One of Australia’s largest and longest running publicly-owned film festivals – St Kilda Film Festival – is going online this year due to COVID-19 restrictions.

The best 100 Australian short films, including LGBTQI films, will be screened from June 12-21, 2020 at the festival produced by the City of Port Phillip. The good news is the audience reach of the festival will increase exponentially – anyone based in Australia can watch the films for free on the festival website.

Richard Sowada took over as Festival Director this year and his first challenge was to get filmmakers on board.

“Before we worked out precisely how we would go online, we went to all the filmmakers who had been selected in the Top 100 and asked them how best we might construct an online event that could benefit them and their films the most,” Sowada told Star Observer. “Many had financial concerns so we were able to refund fees. Others were concerned about the digital management of their work so we worked with platforms that they were familiar and comfortable with. We took what our audiences said and then built the online structure from the ground up,” said Sowada.

Once Sowada managed to convince filmmakers, the programming fell into place but challenges remained on how to translate workshops, talks and networking online.

“Finding time to argue the point over a drink and learn from deeper discussion and make physical connections – that’s hard! The positive side is that perhaps we all have some pent-up emotions and held-back opinions, meaning hopefully there will be an explosion of colour and creativity on the other side,” according to Sowada.

 The festival will have a spotlight on films that handle sexuality and gender identity with a special package of six short films under the title, Forbidden Fruit. The films will be available online from June 12 till the conclusion of the festival.

“We had enough excellent content to build a great feature length program, so that’s an excellent indicator of the volume of LGBTQI and gender-based work. Some of this great work has found its way into other programs and into the opening night such as the film Strangers,” Sowada said.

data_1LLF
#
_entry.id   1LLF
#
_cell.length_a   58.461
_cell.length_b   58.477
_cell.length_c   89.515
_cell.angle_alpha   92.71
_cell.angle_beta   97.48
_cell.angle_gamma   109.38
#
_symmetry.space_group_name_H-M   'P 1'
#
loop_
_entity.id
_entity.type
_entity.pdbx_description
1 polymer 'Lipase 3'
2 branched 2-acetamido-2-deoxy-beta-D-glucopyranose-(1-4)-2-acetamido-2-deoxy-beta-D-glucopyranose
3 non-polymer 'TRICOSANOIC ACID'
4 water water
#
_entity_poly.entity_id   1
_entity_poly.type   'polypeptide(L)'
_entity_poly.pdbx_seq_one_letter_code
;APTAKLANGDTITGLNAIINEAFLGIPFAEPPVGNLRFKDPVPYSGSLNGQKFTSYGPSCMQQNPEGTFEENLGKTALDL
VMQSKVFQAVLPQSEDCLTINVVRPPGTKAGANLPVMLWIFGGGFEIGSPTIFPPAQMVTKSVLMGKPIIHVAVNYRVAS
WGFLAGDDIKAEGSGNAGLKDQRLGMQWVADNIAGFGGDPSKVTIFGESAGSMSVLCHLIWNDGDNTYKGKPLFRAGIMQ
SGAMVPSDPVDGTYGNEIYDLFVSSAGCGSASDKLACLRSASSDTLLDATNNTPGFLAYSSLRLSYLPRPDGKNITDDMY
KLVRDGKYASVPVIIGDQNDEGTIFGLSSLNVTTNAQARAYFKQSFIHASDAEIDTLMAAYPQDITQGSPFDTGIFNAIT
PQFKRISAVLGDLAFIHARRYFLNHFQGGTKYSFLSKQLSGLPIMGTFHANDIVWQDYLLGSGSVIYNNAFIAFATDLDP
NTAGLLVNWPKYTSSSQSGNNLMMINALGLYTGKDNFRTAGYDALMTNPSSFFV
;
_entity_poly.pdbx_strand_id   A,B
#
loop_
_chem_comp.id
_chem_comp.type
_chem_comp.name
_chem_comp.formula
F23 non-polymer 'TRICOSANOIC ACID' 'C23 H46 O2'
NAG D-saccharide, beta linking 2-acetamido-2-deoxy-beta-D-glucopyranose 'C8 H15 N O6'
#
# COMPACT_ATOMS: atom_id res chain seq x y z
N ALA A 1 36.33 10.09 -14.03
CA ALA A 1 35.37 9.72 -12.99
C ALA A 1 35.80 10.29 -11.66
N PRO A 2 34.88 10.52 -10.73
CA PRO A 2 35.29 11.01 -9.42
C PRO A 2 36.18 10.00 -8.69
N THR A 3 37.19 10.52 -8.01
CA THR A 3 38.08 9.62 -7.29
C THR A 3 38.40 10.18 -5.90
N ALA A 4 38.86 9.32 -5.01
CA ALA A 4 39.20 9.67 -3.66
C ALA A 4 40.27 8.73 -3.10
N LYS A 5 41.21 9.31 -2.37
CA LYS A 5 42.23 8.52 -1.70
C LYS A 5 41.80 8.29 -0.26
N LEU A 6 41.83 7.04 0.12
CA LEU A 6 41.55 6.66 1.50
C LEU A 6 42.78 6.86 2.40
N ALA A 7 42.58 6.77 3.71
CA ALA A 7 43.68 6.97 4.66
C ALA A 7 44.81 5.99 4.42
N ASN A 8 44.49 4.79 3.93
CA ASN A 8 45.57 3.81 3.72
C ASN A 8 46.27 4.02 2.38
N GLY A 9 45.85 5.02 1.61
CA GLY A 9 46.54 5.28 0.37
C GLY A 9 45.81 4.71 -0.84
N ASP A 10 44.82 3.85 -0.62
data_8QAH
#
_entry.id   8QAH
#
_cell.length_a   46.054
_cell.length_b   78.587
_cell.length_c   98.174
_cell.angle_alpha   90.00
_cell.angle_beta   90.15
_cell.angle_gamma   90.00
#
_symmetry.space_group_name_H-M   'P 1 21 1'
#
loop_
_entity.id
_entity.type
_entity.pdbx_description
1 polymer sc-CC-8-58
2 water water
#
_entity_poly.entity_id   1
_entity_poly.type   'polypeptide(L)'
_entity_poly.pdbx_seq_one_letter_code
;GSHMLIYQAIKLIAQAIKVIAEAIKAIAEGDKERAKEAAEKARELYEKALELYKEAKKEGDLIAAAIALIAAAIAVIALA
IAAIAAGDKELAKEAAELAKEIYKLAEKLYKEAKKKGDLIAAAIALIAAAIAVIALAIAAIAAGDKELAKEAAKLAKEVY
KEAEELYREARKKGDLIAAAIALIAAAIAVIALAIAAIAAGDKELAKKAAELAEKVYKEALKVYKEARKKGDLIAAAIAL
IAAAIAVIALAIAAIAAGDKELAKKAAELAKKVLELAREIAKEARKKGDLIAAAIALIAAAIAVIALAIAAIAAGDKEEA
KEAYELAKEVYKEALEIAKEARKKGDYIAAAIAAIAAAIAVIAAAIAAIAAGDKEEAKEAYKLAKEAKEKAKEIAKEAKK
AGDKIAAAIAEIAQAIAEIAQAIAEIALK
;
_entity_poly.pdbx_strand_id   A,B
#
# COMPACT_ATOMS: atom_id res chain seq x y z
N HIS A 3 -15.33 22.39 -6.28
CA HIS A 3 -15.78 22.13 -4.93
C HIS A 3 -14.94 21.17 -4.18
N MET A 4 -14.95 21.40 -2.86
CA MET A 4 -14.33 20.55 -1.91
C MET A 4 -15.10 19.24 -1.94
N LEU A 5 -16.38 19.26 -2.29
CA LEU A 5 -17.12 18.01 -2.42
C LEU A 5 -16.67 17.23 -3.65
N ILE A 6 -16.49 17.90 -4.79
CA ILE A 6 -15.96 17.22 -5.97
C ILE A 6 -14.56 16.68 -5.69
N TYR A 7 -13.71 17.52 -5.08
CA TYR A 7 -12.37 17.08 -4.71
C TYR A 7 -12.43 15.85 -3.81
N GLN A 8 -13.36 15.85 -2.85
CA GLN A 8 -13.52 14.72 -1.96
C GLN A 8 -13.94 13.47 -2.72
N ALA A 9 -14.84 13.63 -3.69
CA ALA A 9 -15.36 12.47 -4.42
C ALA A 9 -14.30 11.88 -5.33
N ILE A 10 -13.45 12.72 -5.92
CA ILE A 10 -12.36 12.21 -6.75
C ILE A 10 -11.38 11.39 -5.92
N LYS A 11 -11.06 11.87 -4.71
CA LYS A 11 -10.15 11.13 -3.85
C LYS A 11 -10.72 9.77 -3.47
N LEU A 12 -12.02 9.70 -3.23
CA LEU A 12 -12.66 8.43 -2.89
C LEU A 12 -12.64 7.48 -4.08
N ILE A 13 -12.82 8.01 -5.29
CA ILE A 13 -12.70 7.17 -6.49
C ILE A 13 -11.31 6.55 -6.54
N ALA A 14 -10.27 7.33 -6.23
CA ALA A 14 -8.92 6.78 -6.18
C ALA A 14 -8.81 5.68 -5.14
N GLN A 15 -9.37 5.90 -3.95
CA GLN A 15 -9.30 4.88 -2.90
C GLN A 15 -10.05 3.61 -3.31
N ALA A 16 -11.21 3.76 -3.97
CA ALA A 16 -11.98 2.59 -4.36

Director Jamieson Pearce did not start out with the intention of making a film on ageing in the LGBTQI community with his film Strangers.

  • Peach
  • We're Not Here
  • Strangers

“Representations of elderly characters are usually divorced from any sense of sexuality, let alone being LGBTQI,” said Pearce.

Observing the struggles of his parents who are getting older, working as an usher at the Melbourne Recital Centre watching elderly audiences and proofreading copies about research on sexually transmitted infections (STIs) in nursing homes – all came together to spark his interest in the ageing experience and inspired Strangers.

“Aged care facilities are supposed to be places of care. Too often, this responsibility to care is subordinated to a corporate approach to management. The residents seem to be managed as clients rather than cared for as people. I wanted to reflect this in Strangers, but without attacking aged care staff… (who are) lovely people who are overworked and undervalued by a system that prioritises profit.”

And in the context of the COVID-19 pandemic and the disproportionate impact on aged care facilities, Pearce hopes the film will “refocus our attention on the humanity of old people, rather than just seeing them as a problem to be managed.”

The other films in the Forbidden Fruit package are Benderdirected by Alex Cardy, Peach by Sophie Saville, The Fall by Shanon Anderson, We’re Not Here by Bonnie Moir, and Bad Lesbian by Michelle Douglas.

“We are extremely excited to be able to present this year’s festival online. Not only does this let us keep supporting local filmmakers during this time and showcasing the incredible talent we have on offer in Australia, but this year it is totally free for the whole of Australia to enjoy,” said City of Port Phillip Mayor, Bernadene Voss.

For information and screening details visit

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